HBO will premiere Morgan Neville’s critically acclaimed Fred Rogers documentary, “Won’t You Be My Neighbor,” on February 9.
In addition, HBO will honor Rogers’ contribution and commitment to public television with a special presentation of the film on PBS’IndependentLens on the same day.
“Won’t You Be My Neighbor?” takes an intimate look at America’s favorite neighbor: Fred Rogers. The documentary tells the story of the soft-spoken minister, puppeteer, writer, and producer whose show was beamed into homes across America daily for more than 30 years.
In his beloved television program, “Mister Rogers’ Neighborhood,” Rogers and his cast of puppets and friends spoke directly to young children about some of life’s weightiest issues in a simple, direct fashion.
There hadn’t been anything like Mr. Rogers on television before, and there hasn’t been since.
“There’s a lot of bands, heavy metal bands, on the Navajo reservation. And for some reason this music, this subculture, seems to permeate with the youth,” says Jerold Cecil, manager of Arizona act I Dont Konform. “What Rez Metal is — ‘rez’ is sort of an inside word for ‘reservation.’ Our brand of metal is different than anybody else … it’s blowing up.”
For one week this summer, the Everything Is Stories creative team traveled to the southwest United States and Navajo Nation territory to document the originators of the DIY Rez Metal scene, and profile the bands that are now carrying the torch, including I Dont Konform, Mutilated Tyrant, and Born of Winter.
Watch short documentary, “Metal From The Dirt,” at Revolver.
Zeitgeist Films in association with Kino Lorber has acquired the North American rights for Pamela B. Green’s documentary, “Be Natural: The Untold Story of Alice Guy-Blaché.”
Narrated by Jodie Foster, the film centers on the life and accomplishments of the world’s first female filmmaker and had its world premiere at this year’s Cannes Film Festival.
The film plays like a detective biopic in tracing the career and legacy of the pioneering Guy-Blaché and could not be more timely in this era of women finally beginning to get their due in the movie industry.
The French filmmaker and film executive started in the movie business in 1894 as a secretary at Gaumont Studios for inventor Léon Gaumont and rose to become Head of Production.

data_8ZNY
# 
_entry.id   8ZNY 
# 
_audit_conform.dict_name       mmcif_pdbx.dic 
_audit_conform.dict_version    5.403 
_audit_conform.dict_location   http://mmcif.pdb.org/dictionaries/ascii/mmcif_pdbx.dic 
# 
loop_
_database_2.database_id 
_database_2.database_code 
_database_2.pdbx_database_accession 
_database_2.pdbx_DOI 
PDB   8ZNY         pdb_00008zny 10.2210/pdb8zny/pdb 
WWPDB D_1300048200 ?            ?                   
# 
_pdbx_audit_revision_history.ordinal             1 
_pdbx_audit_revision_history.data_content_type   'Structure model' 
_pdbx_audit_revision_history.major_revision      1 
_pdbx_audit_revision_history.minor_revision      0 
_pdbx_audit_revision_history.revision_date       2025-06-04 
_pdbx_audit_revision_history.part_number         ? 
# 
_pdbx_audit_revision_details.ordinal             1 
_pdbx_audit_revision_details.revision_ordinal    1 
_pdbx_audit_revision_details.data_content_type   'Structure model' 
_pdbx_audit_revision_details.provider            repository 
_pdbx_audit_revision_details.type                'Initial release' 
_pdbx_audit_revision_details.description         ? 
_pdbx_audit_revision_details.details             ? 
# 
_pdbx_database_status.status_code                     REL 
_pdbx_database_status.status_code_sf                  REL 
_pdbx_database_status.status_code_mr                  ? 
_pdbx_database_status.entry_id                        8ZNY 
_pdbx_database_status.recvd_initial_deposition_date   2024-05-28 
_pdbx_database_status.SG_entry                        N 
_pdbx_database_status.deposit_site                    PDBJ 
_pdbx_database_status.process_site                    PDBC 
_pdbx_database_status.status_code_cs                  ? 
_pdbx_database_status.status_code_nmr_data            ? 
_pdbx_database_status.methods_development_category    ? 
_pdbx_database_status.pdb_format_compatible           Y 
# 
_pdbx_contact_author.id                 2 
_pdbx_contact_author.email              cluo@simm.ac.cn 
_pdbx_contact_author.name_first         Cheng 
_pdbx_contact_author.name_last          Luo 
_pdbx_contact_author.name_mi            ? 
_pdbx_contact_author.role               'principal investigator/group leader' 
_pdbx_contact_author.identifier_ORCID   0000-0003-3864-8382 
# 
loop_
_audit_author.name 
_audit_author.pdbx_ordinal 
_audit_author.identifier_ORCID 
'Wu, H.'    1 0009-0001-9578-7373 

In 1896 she wrote, directed, and produced one of the first narrative films ever made, “La Fée aux Choux” (The Cabbage Fairy).
Guy-Blaché directed over a thousand comedies, westerns, dramas that touched on women’s empowerment, child abuse, race, immigration, and sexuality and later owned her own production company, Solax, in New York.
John Coltrane, one of jazz history’s most revered musicians, released “Giant Steps” in 1959. It’s known across the jazz world as one of the most challenging compositions to improvise over for two reasons – it’s fast, and it’s in three keys.
Braxton Cook and Adam Neely give Emmy-nominated producer Estelle Caswell a crash course in music theory to help understand this notoriously difficult song, and she’s bringing us along for the ride.
Even if you don’t understand a lick of music theory, you’ll likely walk away with an appreciation for this musical puzzle.
“Coldplay: A Head Full of Dreams” is so charming and sincere that it will make you feel bad about mocking the band’s music for the last 16 years (aside from intermittent appreciation for what Brian Eno got out of them on “Viva La Vida,” of course).
Mat Whitecross’ film is more than just a look inside the third-highest grossing concert tour in history, or an intimate portrait of one of the 21st century’s most successful rock bands; it’s also an infectiously upbeat biography of four blessed friends (five, if you count their manager; six if you count Whitecross himself), who conquered the world on the strength of their belief in themselves and each other.
In other words, this feature-length victory lap should be utterly insufferable from start to finish. It isn’t.